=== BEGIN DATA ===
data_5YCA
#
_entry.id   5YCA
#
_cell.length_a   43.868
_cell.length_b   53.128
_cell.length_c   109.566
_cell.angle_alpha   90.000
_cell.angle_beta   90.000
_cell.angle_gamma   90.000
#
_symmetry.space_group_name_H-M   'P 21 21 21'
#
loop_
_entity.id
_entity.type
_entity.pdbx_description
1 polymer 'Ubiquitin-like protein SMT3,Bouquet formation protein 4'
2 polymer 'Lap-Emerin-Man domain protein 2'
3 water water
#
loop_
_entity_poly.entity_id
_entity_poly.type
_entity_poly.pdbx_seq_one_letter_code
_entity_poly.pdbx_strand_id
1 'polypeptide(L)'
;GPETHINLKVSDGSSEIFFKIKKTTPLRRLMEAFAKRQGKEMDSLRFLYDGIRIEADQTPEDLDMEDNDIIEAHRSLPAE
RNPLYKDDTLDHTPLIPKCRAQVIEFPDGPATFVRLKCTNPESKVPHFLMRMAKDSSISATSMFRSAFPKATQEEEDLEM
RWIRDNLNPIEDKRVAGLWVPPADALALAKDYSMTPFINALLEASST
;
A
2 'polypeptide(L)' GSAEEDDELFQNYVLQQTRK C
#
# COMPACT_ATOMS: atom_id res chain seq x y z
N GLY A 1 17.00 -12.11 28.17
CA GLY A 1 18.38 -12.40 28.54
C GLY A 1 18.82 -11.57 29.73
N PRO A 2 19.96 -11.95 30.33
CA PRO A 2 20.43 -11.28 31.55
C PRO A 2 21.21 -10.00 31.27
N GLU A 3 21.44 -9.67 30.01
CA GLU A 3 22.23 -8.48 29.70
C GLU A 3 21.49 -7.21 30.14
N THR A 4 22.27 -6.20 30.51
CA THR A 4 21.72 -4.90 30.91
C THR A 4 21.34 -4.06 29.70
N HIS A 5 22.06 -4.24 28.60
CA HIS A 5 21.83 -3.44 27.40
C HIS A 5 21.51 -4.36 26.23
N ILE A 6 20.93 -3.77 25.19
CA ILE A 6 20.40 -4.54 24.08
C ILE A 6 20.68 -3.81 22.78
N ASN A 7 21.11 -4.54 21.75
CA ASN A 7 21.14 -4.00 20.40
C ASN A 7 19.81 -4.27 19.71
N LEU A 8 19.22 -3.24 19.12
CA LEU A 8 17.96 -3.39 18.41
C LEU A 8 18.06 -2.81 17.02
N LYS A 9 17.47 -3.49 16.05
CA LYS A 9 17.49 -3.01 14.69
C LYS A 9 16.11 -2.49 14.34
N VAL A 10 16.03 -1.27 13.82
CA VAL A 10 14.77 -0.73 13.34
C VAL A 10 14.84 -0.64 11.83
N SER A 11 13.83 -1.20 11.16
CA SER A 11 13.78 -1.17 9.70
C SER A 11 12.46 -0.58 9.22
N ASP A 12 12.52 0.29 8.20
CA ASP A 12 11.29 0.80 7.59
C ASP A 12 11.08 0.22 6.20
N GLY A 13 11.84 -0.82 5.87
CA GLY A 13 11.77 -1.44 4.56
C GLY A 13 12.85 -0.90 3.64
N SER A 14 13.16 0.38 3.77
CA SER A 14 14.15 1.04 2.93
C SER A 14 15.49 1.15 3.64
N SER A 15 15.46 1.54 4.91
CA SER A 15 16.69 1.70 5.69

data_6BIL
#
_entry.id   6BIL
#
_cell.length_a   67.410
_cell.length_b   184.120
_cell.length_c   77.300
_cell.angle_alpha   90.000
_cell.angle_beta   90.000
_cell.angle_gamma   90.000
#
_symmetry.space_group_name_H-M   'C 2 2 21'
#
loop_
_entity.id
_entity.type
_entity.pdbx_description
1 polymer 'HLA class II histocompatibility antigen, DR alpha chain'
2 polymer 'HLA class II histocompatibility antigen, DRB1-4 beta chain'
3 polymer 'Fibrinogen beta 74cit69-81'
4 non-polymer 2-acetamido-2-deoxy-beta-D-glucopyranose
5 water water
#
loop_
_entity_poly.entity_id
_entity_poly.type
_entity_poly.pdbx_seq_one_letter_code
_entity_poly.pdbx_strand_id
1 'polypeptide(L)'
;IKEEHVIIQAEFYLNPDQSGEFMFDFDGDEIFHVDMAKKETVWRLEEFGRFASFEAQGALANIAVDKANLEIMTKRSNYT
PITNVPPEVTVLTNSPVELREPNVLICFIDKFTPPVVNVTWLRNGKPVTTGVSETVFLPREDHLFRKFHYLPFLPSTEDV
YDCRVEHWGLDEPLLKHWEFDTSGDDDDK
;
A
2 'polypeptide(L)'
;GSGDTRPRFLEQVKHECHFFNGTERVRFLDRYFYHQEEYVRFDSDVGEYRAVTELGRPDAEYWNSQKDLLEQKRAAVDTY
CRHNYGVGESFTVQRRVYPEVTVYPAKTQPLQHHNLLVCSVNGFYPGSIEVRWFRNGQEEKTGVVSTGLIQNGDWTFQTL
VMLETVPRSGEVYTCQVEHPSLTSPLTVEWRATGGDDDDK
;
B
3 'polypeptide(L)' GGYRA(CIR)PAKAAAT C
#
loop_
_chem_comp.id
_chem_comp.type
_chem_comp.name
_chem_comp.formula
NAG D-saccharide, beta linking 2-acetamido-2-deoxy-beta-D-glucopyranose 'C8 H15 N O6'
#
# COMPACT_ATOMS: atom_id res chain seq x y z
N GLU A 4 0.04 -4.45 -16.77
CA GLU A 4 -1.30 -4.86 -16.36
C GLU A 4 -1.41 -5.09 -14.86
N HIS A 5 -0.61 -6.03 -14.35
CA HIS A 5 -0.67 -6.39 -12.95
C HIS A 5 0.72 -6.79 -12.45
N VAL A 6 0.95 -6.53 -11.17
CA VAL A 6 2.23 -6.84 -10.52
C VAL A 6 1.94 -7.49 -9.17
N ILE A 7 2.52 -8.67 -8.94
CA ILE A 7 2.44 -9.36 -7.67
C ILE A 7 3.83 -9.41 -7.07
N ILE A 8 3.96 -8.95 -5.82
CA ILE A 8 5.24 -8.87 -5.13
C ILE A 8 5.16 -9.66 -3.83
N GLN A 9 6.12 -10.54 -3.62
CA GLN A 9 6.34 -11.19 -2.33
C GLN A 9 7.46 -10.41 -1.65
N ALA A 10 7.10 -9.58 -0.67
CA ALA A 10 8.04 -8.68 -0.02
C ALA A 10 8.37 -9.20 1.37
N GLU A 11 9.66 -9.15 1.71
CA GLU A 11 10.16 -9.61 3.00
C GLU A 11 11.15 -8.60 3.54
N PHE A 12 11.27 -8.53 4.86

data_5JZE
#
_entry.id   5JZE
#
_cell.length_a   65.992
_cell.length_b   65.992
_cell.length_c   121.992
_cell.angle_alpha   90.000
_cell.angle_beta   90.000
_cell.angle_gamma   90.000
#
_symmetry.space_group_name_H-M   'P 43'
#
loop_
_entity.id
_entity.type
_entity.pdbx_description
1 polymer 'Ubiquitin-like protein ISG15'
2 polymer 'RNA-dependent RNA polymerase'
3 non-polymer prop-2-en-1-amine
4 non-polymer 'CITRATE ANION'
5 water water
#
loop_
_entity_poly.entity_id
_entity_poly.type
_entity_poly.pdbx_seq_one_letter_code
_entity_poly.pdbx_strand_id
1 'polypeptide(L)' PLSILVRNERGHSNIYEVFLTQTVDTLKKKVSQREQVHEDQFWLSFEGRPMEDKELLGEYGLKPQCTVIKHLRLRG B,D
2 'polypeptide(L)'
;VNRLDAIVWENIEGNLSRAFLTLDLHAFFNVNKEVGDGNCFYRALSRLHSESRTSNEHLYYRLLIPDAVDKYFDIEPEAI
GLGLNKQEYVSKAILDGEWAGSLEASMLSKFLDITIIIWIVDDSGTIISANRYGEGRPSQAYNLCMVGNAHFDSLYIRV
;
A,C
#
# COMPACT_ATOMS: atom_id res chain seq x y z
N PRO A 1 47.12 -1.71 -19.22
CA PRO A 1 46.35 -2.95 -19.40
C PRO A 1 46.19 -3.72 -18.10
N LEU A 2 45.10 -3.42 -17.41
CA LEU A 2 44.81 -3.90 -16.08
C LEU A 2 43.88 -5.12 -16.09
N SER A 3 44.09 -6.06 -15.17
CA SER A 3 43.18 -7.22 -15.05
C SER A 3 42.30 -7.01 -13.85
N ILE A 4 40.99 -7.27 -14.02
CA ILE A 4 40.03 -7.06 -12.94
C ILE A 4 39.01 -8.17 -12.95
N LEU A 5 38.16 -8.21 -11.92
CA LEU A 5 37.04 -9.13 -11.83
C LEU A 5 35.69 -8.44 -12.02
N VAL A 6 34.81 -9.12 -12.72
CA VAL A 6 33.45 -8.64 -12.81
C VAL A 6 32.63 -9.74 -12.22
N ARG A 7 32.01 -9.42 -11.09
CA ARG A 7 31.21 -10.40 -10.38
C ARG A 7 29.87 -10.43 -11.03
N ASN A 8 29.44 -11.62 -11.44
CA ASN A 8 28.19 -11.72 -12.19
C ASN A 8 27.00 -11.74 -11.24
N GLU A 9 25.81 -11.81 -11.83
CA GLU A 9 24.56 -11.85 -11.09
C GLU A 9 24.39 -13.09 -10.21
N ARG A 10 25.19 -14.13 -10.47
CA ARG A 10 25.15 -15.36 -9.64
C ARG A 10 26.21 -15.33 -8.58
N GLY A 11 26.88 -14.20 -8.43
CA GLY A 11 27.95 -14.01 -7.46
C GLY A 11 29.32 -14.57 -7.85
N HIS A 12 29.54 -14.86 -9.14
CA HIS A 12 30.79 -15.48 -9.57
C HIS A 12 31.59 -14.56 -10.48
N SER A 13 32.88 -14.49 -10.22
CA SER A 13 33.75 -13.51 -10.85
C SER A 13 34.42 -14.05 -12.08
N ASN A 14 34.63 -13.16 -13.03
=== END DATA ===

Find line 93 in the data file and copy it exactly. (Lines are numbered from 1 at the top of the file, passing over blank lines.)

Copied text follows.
loop_